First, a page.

Funding for the study came from the U.S. Department of Defense, the National Institutes of Health, the Early Detection Research Network, the Prostate Cancer Foundation and Gen-Probe Inc.

The University of Michigan has filed for a patent on the detection of gene fusions in prostate cancer, on which Tomlins, Mehra, Rubin and Chinnaiyan are co-inventors. The diagnostic field of use has been licensed to Gen-Probe Inc. Chinnaiyan also has a sponsored research agreement with Gen-Probe; however, GenProbe has had no role in the design or experimentation of this study, nor has it participated in the writing of the manuscript.

Reference: Nature, Vol. 448, No. 7153, Aug. 2, 2007

Contact: Nicole Fawcett
nfawcett@umich.edu
734-764-2220
University of Michigan Health System

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August 1, 2007 Posted by | acute lymphoblastic leukemia, Alberta, Baltimore, Barcelona, Bethesda, Calgary, Canada, Cancer, Cancer Biology, Cancer Biology and Therapy, Chemotherapy, Childhood Lukemia, France, Genes, Genetic, Genetic Link, Genetics, Genome, Genomic, Germany, Global, Global Health Vision, Global News, Health Canada, Human Genome, Irvine, Italy, Japan, journal Nature Genetics, Leukemia, Lung Cancer, Medical Journals, Nature Genetics, Newfoundland, News, News Australia, News Canada, News Israel, News Italy, News Jerusalem, News Switzerland, News UK, News US, News USA, non-Hodgkin's lymphoma, Nova Scotia, Oncology, Osaka, Ottawa, Prince Edward Island, Public Health, Quebec, Research, RSS, RSS Feed, Slovakia, Spain, Toronto, UK, University of Michigan, US, Virginia, Washington DC, Washington DC City Feed, World News | 3 Comments

Flip of genetic switch causes cancers in mice to self-destruct, Stanford researchers find

STANFORD, Calif. – Killing cancerous tumors isn’t easy, as anyone who has suffered through chemotherapy can attest. But a new study in mice shows that switching off a single malfunctioning gene can halt the limitless division of tumor cells and turn them back to the path of their own planned obsolescence.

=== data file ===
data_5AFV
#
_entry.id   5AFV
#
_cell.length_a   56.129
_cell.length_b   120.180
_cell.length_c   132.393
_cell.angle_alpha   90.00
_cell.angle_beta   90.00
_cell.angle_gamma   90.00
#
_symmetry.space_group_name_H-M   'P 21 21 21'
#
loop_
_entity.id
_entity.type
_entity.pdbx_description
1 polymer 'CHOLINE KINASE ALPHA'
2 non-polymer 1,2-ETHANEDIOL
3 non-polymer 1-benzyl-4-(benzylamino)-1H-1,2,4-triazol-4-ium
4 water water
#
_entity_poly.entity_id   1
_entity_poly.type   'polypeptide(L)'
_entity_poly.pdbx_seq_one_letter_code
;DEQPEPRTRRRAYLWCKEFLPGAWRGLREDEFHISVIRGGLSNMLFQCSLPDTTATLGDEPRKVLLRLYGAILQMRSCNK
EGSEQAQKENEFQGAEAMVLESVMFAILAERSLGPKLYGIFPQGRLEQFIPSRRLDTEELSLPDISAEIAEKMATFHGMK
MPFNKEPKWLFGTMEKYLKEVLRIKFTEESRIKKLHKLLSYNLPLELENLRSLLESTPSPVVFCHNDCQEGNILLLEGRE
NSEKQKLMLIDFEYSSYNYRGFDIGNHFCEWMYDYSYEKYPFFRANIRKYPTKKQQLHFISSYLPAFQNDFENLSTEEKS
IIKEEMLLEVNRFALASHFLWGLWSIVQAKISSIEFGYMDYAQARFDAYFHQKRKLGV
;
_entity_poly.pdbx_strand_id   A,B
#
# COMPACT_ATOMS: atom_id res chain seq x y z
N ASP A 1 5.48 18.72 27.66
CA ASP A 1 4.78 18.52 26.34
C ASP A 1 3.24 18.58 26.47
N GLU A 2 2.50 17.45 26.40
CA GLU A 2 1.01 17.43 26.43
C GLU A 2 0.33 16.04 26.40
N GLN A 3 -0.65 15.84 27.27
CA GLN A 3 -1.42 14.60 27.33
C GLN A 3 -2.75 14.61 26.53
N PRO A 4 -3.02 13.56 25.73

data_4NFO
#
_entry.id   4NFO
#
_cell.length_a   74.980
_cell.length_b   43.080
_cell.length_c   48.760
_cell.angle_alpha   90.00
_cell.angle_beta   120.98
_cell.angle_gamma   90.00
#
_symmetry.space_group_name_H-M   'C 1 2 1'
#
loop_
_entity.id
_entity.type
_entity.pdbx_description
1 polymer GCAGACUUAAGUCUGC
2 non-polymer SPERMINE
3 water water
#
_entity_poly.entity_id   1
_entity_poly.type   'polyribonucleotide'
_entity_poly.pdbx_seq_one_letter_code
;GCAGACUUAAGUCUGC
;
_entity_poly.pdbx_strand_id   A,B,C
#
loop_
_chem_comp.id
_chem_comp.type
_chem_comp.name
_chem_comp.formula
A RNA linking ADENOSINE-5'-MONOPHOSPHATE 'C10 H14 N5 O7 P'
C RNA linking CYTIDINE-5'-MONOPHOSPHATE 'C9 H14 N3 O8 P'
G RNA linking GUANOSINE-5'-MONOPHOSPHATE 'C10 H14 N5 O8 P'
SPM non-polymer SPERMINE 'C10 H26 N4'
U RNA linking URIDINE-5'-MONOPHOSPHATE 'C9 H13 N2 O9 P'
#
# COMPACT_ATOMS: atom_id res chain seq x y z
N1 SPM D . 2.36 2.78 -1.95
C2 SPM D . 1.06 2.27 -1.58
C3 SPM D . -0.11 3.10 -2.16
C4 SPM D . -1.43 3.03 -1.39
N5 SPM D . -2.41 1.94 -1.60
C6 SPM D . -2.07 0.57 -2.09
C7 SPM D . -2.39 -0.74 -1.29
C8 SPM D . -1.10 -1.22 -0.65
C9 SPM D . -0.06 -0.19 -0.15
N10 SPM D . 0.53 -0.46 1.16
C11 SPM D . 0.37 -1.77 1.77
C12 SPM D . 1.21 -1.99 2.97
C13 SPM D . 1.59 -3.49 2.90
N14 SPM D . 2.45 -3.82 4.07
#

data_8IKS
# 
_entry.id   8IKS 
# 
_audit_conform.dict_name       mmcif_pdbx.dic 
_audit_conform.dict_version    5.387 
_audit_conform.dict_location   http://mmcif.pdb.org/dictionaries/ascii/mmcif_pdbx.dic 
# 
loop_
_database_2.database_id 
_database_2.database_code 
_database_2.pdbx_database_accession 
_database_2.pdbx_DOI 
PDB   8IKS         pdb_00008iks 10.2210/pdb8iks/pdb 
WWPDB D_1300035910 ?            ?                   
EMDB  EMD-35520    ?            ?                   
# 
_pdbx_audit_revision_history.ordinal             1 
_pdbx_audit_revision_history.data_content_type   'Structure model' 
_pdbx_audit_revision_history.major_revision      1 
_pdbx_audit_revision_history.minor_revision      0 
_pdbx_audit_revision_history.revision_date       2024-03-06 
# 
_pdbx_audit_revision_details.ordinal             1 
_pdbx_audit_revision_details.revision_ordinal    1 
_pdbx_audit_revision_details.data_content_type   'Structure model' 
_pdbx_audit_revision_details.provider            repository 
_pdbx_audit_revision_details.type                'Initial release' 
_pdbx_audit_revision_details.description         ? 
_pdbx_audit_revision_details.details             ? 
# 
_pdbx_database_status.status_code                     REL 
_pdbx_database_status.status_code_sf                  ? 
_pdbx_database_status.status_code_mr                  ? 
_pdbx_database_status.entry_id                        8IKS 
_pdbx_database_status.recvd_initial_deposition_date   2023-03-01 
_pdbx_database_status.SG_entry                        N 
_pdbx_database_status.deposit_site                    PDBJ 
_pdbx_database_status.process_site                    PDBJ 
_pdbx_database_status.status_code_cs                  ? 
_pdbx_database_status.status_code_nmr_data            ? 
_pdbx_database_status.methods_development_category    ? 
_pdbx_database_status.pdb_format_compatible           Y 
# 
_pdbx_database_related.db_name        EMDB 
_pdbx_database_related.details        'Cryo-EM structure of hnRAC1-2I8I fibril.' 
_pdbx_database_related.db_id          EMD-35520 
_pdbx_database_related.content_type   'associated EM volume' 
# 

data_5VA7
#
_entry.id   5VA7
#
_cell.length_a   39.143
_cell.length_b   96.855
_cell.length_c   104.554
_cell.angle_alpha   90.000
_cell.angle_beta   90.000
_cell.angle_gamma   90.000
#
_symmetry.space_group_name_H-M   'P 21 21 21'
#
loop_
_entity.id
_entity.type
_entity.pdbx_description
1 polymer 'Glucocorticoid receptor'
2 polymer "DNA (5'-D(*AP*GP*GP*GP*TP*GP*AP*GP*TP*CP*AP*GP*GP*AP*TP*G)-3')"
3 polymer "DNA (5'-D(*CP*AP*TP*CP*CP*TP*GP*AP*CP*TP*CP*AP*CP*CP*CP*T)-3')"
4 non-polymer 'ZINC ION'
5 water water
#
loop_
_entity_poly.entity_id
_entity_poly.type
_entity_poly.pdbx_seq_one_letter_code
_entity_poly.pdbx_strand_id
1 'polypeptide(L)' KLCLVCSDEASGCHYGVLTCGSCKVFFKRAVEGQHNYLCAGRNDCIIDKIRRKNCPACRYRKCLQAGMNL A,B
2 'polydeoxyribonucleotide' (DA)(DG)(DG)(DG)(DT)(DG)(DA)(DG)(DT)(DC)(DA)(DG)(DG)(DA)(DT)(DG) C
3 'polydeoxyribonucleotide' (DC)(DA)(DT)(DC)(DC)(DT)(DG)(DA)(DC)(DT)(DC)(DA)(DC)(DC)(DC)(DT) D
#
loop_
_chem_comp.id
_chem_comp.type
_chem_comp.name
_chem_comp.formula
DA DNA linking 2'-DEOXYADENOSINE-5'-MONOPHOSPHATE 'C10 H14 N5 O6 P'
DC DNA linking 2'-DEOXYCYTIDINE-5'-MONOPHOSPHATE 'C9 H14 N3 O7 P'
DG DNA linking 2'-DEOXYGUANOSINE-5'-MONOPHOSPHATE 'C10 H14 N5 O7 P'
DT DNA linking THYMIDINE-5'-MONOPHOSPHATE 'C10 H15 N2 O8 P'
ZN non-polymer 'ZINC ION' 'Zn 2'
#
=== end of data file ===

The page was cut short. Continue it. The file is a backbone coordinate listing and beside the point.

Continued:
The surprising possibility that a cell’s own natural mechanism for ensuring its mortality could be used to vanquish tumors opens the door to a new approach to developing drugs to treat cancer patients, according to Dean Felsher, MD, PhD, associate professor of medicine (oncology) and of pathology at the Stanford University School of Medicine. Felsher is the senior author of the study to be published July 30 in the advance online version of the Proceedings of the National Academy of Sciences.

“Our research implies that by shutting off a critical cancer gene, tumor cells can realize that they are broken and restore this physiologic fail-safe program,” said Felsher.

Cancer can be notoriously resistant to medical treatment. Not only do cancer cells proliferate uncontrollably, they somehow circumvent the mechanism that causes normal cells to die when they get old or malfunction. That makes cancer cells effectively immortal unless doctors manage to squelch them.

The gene Felsher’s team studied produces a protein called Myc (pronounced “mick”), which promotes cell division. A mutation of the gene causes cells to overproduce the protein, prompting perpetual cell division and tumor growth. By turning off the mutated gene, the researchers found that not only did uncontrolled cell division cease, but the cells also reactivated a normal physiological mechanism, called senescence, which makes it possible for a cell to eventually die.

“What was unexpected was just the fact that cancer cells had retained the ability to undergo senescence at all,” said Felsher. Cancer researchers had long thought the senescence process had to be irreversibly disrupted for a tumor to develop.

The researchers worked with a series of mice engineered to have Myc-triggered cancers of either the liver, blood or bones, along with a specially constructed version of the Myc gene that they could switch off by feeding the mice antibiotics. When the mice dined on doses of the drugs, invariably, the tumors ceased growing and then diminished, with some disappearing over the course of just a few days.